“Brian Snead was found by a university investigation to have violated the code of student conduct with charges of non-consensual sexual intercourse and non-consensual sexual contact, however no criminal charges were filed, Ben Johnson, Ohio State spokesman, said in an email.”
On Jan. 18, Ohio State announced that following a season-long suspension that began prior to the team’s third game of the 2018 season against TCU, running back Brian Snead would not be returning to the school. Snead enrolled at Iowa Western Community College, with plans to continue playing Division I college football at a different school in 2020. At the time, the university did not provide a reason for Snead’s dismissal. However, according to a report by The Lantern’s Edward Sutelan, the former four-star recruit was found to be listed as the suspect in a police report detailing the rape of a student in September.
Snead was not facing any criminal charges, however the university deemed that his actions violated the code of student conduct on the the grounds of “non-consensual sexual intercourse and non-consensual sexual contact,” and therefore he was dismissed from Ohio State on Nov. 27. OSU spokesman Ben Johnson, in a statement to the Lantern, said that the university does not tolerate sexual assault, and that the safety and well-being of the community is their first priority.
“The Buckeyes are looking for a hybrid defender capable of playing safety in coverage, handling responsibilities that would typically be assigned to a linebacker and potentially even coming up to the line of scrimmage to rush the passer”
Ohio State’s defense was an obvious problem last season. A big reason for this problem was not so much the players on the field, but the scheme in which they were being forced to play. All too often linebackers found themselves matched up in man coverage with a slot receiver, having little to no chance of making a play on what was usually a receiver with far greater speed, which in turn put the safeties in a tough spot trying to pick them up while also maintaining a seal over the top. The solution to this problem? The Bullet position.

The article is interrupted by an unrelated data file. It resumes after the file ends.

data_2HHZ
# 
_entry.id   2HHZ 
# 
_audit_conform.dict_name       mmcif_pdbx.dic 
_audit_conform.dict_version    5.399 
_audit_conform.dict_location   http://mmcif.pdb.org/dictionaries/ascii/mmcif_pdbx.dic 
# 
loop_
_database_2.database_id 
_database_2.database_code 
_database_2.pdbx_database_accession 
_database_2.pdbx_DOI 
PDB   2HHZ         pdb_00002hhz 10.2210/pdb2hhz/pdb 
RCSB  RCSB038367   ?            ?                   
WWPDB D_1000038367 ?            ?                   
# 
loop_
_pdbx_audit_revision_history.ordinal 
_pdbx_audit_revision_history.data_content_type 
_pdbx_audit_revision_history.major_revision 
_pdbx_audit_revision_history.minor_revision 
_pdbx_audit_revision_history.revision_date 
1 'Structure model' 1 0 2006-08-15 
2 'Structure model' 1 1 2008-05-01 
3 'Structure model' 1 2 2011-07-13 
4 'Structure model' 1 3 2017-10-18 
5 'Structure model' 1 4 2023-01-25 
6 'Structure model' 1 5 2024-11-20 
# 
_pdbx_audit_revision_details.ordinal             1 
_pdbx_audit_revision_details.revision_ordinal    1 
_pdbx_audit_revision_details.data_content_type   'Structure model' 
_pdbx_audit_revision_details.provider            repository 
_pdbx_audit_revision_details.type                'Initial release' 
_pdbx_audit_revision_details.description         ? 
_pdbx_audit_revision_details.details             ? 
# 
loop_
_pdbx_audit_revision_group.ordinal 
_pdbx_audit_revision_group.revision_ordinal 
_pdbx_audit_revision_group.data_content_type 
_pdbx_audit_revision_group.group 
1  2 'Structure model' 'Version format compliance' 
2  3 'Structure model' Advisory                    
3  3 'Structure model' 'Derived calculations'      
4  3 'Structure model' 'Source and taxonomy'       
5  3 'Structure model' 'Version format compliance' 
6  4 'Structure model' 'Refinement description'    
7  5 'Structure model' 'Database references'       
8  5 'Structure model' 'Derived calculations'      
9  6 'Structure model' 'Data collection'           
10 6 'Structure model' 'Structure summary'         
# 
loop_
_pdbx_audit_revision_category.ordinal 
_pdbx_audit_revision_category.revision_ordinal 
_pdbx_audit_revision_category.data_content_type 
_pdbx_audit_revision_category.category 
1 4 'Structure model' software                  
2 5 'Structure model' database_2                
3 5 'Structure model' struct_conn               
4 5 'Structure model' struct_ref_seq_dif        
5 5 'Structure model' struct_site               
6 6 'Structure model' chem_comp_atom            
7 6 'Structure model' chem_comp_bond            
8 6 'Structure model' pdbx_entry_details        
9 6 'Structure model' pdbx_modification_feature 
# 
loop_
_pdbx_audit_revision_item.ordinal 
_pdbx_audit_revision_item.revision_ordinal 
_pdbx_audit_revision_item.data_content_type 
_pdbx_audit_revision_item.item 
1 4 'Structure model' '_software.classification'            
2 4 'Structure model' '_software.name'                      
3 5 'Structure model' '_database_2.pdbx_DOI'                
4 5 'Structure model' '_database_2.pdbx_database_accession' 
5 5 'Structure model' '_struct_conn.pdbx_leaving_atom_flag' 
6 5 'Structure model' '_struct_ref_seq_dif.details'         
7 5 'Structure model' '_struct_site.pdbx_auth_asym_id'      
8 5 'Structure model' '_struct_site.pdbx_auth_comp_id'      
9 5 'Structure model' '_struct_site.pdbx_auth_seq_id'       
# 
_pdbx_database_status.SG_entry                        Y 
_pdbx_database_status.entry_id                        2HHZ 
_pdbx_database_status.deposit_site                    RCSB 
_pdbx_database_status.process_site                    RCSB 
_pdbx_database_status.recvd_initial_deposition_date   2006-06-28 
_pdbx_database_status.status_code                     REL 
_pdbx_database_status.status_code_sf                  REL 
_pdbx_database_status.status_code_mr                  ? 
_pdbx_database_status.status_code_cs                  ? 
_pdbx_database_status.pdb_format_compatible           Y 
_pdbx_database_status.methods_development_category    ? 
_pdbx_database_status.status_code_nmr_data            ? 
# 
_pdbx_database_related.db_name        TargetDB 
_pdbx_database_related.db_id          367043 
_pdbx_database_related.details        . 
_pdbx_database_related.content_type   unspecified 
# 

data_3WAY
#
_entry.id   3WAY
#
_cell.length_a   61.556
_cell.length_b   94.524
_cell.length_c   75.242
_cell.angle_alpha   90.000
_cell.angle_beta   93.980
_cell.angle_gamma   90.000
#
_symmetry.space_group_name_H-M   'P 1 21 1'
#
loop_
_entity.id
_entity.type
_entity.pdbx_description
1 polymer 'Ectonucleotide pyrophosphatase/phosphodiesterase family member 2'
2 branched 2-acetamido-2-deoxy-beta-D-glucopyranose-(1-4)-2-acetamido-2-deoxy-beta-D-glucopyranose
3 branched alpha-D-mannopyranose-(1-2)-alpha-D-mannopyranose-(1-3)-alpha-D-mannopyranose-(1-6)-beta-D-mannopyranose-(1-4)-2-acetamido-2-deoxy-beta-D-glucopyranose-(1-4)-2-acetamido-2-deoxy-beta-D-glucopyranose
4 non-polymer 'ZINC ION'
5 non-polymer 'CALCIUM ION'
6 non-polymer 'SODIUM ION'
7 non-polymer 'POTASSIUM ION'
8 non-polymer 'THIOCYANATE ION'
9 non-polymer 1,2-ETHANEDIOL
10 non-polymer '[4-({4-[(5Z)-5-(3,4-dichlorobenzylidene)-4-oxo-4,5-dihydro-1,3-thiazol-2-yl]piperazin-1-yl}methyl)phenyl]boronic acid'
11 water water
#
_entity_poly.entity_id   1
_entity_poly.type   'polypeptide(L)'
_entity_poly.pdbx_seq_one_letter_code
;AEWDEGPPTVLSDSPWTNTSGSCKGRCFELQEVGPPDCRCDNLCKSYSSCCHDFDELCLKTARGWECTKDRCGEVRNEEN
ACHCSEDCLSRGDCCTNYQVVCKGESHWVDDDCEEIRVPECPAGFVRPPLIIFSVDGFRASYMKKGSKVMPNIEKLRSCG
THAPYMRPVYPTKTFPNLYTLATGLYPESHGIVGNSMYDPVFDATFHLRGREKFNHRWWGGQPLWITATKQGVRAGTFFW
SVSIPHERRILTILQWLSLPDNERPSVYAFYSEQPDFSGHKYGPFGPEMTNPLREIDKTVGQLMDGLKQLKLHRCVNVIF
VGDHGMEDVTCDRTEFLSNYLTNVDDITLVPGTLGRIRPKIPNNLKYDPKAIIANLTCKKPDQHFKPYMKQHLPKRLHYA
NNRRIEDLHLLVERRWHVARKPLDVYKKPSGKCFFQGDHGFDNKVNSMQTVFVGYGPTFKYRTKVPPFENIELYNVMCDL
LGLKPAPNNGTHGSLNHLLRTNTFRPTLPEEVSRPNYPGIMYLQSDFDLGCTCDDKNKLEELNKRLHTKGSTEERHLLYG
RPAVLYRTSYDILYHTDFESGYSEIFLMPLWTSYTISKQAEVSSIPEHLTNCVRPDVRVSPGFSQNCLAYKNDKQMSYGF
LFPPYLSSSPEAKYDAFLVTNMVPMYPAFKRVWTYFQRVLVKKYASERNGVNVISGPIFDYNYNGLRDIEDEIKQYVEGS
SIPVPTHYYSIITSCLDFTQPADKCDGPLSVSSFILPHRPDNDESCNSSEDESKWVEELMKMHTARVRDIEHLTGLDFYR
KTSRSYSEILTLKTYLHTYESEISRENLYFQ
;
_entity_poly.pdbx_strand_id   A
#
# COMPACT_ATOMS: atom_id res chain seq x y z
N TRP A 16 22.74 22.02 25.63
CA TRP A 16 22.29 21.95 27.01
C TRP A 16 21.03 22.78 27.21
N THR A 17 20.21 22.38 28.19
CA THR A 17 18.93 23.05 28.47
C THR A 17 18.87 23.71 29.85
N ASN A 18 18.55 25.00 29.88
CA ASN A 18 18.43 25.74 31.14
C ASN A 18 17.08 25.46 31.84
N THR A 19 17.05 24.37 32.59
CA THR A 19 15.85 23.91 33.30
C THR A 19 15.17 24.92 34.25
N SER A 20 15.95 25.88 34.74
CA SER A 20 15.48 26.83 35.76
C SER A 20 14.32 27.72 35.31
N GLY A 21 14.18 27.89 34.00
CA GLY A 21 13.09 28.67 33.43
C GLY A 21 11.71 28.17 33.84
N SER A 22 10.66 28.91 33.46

The Buckeyes new defensive coaching staff intends to implement the Bullet on defense this year — a position that at its core is a safety-linebacker hybrid. The most obvious man for this job is Brendon White, who had a breakout year for OSU last season in the safety position. White’s size, listed at 6-foot-2, 210 pounds, makes him a bit too small to be a linebacker with a stronger build than the average safety. The junior features tremendous athleticism, which makes him the perfect candidate for the Bullet. White will be able to play up towards the line to give you extra coverage against the run game, while also possessing the speed to cover additional ground in the passing game.
While White will be the No. 1 guy in the Bullet spot, Ohio State will certainly need depth at the position, which may provide an opportunity for some overlooked guys on the roster. Jordan Fuller will certainly start at safety, and will likely be joined by second-year man Josh Proctor. This leaves safeties Jahsen Wint and Isaiah Pryor a bit out of the mix. While the two both showed their struggles in the secondary last season, they are still young and have a ton of potential. With the pair having a hard time at the back end of the defense, maybe moving them closer to the line of scrimmage, a la the Bullet position, would be a welcomed change — one that Wint has already seemed to benefit from in spring camp.
Ohio State athletics is welcoming a new home for a bunch of different Buckeye sports teams: the Covelli Center. The 100,000 square-foot facility, located next to Jesse Owens Memorial Stadium on West Campus, has officially opened its doors to athletes and fans alike. With a capacity of up to 3,700, the arena will house a variety of events, including volleyball, gymnastics, fencing, wrestling and occasionally women's basketball. The facility also contains locker rooms, treatment rooms, training areas and office space.
The Covelli Center is attached to the Jennings Family Wrestling Practice Facility, a brand new space containing five practice mats as well as a weight area and cardio equipment. In addition to hosting Ohio State athletic events, the building will also function as the occasion host for local tournaments and camps.
NCAA will move 3-point line back to international distance - 22 feet, 1¾ inches - in men’s hoops starting next season— Brett McMurphy (@Brett_McMurphy) June 5, 2019
The NCAA Men’s Basketball Rules Committee approved an adjustment Wednesday that will move the college three-point line to the international distance: 22 feet, 1 3⁄4 inches. The previous line was at 20 feet, 9 inches. Per the NCAA, the committee’s reasoning for the move is to open up the lane to make dribble/drive plays from the perimeter more available and to slow the trend of the three-point shot becoming too prevalent in college ball, while maintaining the arc as an integral part of the game. They also hope it will assist in offensive spacing by making the defense cover more of the court.
In addition to a further three-point line, the shot clock will be handled slightly differently next season. If a team gets an offensive rebound on a ball that hit the rim, the shock clock will reset to 20 seconds instead of the full 30 seconds in an attempt to quicken the pace of action.